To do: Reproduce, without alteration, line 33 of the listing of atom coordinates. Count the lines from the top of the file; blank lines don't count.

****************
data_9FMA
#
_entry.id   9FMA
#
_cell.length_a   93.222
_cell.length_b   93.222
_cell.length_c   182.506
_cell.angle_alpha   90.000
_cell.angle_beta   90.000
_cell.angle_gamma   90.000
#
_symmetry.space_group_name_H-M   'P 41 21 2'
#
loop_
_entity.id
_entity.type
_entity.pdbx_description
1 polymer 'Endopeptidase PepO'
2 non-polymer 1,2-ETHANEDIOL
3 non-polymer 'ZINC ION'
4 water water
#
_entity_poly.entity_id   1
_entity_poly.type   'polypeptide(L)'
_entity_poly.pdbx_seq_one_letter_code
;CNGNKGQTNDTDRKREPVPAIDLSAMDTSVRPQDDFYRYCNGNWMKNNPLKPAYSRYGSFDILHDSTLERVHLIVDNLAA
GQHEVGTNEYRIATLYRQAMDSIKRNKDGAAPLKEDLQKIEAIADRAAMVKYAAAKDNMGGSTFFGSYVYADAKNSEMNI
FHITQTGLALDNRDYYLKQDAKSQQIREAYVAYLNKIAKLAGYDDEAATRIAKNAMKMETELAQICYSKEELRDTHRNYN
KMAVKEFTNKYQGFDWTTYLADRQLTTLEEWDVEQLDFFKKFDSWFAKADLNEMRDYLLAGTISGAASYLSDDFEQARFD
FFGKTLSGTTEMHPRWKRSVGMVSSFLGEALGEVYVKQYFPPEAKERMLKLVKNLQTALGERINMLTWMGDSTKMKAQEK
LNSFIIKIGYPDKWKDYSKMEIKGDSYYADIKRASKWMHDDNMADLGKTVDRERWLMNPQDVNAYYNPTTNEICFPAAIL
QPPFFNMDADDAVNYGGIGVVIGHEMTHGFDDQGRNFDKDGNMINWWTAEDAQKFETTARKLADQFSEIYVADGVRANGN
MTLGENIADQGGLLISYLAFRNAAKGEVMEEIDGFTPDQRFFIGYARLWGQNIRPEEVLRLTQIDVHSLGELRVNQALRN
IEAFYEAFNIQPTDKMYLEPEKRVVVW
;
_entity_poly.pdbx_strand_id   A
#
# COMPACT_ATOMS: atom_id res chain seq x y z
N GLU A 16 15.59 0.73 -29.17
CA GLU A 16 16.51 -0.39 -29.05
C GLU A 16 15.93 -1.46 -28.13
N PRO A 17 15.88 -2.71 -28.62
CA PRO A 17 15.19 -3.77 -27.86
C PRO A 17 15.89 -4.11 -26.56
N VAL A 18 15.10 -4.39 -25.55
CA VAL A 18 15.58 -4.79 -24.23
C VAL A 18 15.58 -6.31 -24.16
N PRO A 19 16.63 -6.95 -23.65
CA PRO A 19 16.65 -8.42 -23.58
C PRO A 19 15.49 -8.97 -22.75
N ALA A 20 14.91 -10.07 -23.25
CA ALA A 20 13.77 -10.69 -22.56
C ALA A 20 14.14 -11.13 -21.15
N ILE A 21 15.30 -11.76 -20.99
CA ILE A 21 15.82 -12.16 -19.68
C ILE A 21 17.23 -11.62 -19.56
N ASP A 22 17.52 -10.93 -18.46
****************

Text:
MTLGENIADQGGLLISYLAFRNAAKGEVMEEIDGFTPDQRFFIGYARLWGQNIRPEEVLRLTQIDVHSLGELRVNQALRN